In the case of Commonwealth v. Taylor, 450 Pa. Super. 583, 677 A. 2d 846 (1996)the Superior Court, citing the Constables authority to affect warrantless arrests for breaches of the peace, determined that Constables have the authority make arrests for possession of a controlled substance with intent to deliver. (see also Commonwealth v. Corley, 507 Pa. 540,491 A.2d 829 (1985)) where the court held that a private citizen can affect an arrest when a felony has been committed and the citizen reasonably believes that the person he arrests has committed the felony.
In further exploration of the authority of PA Constables it must be noted that in the case of Commonwealth v. McGavin, 305 Pa. Super. 528, 534, 451 A. 2d 773 (1982)the Superior Court held that the statute authorizing Constables to make warrantless arrests, 13 P.S. 45 et seq. (above),requires that the offense for which the warrantless arrest is made be an offense that (1) is committed within view of the Constable, and (2) constitutes a breach of the peace (described above).
In a real world scenario this seems to indicate that should a Constable observe 2 men fighting in the street, the Constable has authority to make arrests for disorderly conduct, etc., but should a Constable observe a man sitting on a sidewalk bleeding from his nose and upon investigation learns that the man was assaulted by an identified individual, the Constable should secure the scene & protect the victim from further harm and then would need to contact the law enforcement agency for the jurisdiction so that they could make the arrest on information received from the victim since the Constable did not witness the breach of the peace.
Also, in the bloody nosed victim example above, if the victim or a witness were to point out the person(s) with whom the victim was fighting, it seems the Constable would be authorized to detain, not arrest, the individual(s) for investigative purposes. If the Constable decides to detain, not arrest, the accused individual(s), he would be justified in performing a pat down frisk of the individual(s) in an effort to be certain the individual(s) does not possess dangerous weapons and he may even place the individual(s) in handcuffs while waiting for the arrival of the jurisdictions law enforcement agency (see Commonwealth v. Leet, 537 Pa. 89, 641 A. 2d 299 (1994); Terry v. Ohio, 392 U.S. 1, 26, 88 S. Ct. 1868 (1968); Ornelas v. United States, 517 U.S. 690, 116 S. Ct. 1657 (1996); United States v. Cortez, 449 U.S. 411, 101 S. Ct. 690 (1981).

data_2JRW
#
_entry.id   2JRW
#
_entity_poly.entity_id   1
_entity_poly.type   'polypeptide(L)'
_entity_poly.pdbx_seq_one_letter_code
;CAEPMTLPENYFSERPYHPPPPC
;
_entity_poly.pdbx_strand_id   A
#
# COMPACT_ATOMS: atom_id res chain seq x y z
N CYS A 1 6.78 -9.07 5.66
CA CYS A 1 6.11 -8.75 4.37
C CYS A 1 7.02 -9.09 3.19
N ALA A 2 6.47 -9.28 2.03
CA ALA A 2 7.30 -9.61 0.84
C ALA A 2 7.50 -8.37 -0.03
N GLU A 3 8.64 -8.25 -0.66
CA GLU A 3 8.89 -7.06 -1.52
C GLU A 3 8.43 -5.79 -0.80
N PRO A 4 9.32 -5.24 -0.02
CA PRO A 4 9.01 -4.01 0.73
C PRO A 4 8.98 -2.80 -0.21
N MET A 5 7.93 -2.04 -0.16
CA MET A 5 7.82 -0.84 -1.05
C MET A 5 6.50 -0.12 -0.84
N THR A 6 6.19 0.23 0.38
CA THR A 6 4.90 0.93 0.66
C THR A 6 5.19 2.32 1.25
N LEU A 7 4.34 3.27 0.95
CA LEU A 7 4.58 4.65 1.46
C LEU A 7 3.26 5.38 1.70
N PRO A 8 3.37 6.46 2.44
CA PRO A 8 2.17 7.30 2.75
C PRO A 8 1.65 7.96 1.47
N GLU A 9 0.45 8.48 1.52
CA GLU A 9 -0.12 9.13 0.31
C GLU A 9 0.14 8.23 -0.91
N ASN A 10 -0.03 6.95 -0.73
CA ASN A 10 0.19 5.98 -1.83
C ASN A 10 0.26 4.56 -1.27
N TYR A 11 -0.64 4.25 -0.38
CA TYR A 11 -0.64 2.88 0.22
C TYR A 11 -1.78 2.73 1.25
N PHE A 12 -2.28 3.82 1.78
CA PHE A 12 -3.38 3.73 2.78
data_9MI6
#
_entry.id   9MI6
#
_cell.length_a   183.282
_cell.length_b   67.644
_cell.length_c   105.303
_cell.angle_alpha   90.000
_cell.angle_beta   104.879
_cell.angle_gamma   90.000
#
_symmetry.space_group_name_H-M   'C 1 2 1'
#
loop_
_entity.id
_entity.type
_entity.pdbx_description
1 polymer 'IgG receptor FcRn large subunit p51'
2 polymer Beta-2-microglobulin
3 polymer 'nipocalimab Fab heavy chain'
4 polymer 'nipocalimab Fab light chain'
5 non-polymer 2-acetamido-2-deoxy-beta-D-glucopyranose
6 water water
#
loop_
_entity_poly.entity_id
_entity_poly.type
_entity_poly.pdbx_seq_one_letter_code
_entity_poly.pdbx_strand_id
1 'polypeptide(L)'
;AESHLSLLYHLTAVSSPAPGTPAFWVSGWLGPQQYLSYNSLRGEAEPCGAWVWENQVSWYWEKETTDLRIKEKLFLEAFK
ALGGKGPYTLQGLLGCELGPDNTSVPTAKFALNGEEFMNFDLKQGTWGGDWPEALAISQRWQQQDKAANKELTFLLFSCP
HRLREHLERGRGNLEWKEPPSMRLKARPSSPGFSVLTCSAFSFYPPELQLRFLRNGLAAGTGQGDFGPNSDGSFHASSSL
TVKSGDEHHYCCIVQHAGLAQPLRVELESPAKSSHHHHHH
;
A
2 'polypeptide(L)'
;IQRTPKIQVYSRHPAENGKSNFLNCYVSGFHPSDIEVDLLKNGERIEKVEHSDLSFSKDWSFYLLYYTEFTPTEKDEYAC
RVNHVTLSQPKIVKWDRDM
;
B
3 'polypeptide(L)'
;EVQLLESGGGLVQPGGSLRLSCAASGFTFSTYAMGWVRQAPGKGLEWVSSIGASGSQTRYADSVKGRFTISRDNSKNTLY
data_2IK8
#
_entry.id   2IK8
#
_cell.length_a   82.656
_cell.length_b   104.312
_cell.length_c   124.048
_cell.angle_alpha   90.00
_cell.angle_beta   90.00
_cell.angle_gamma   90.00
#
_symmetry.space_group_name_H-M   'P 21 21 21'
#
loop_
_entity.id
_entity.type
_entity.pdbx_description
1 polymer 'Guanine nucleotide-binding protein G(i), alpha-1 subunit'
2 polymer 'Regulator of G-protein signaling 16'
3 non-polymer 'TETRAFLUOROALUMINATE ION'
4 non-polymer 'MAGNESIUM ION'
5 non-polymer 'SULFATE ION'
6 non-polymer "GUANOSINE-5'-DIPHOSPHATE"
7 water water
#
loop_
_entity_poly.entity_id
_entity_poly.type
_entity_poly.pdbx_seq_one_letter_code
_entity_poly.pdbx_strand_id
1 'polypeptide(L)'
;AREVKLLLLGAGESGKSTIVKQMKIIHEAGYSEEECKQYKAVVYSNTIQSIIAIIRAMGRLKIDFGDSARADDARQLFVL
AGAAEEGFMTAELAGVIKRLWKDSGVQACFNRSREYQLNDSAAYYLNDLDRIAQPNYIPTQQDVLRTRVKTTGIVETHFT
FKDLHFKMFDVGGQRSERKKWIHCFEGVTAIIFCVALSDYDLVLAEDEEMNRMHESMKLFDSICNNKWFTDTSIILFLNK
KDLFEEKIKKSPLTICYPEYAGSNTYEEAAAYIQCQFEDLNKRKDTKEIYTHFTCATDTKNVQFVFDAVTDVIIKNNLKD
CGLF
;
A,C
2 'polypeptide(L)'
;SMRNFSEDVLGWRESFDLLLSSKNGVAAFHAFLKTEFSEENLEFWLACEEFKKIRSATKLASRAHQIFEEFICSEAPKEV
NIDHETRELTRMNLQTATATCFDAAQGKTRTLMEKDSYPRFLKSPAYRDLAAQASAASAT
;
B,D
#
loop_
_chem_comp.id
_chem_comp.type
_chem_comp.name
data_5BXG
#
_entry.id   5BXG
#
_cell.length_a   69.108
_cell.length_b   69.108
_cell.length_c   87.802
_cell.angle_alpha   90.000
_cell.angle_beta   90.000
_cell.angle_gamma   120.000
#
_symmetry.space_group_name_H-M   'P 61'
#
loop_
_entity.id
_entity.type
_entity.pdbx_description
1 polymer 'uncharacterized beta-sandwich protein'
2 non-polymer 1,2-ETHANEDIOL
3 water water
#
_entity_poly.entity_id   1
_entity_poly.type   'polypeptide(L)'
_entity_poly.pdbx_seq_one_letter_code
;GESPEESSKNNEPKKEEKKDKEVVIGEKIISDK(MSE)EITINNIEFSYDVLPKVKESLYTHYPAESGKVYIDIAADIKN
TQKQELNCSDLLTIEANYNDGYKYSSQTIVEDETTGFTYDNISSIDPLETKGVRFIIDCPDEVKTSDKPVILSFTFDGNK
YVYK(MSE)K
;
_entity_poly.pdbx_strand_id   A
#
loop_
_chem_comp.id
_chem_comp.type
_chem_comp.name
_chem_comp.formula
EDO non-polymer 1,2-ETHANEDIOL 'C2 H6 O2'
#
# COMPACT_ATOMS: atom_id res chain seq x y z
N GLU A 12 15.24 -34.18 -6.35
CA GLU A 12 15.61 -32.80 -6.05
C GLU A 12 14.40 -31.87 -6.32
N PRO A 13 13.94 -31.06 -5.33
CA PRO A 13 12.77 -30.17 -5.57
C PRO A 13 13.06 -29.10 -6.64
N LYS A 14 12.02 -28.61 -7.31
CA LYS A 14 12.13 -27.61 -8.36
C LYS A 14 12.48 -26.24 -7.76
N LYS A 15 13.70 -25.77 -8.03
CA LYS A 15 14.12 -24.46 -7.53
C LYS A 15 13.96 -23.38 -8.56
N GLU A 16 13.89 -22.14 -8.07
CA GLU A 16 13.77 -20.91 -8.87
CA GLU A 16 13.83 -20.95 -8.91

In short, based on the court’s language in the McGavin case above, it seems that a Constable has authority to make arrests for crimes in progress that he sees taking place.
However, recall that in the Corley case the court held that “even a private citizen can effect an arrest when a felony has been committed and the citizen reasonably believes that the person he arrests has committed the felony”. Note that the court did not say that the citizen must actually observe the felony being committed. Rather, the court said the citizen can affect an arrest for a felony when the citizen reasonably believes that the person he arrests has committed the felony.
In summation, Pennsylvania Constables are authorized to affect warrantless arrests for breaches of the peace committed in their presence and may detain for investigative purposes individuals they reasonably believe to be engaged in criminal activity.
In addition, Constables, the same as private citizens, may affect an arrest for a felony if he reasonably believes that a felony has been committed and that the person he has arrested committed the felony.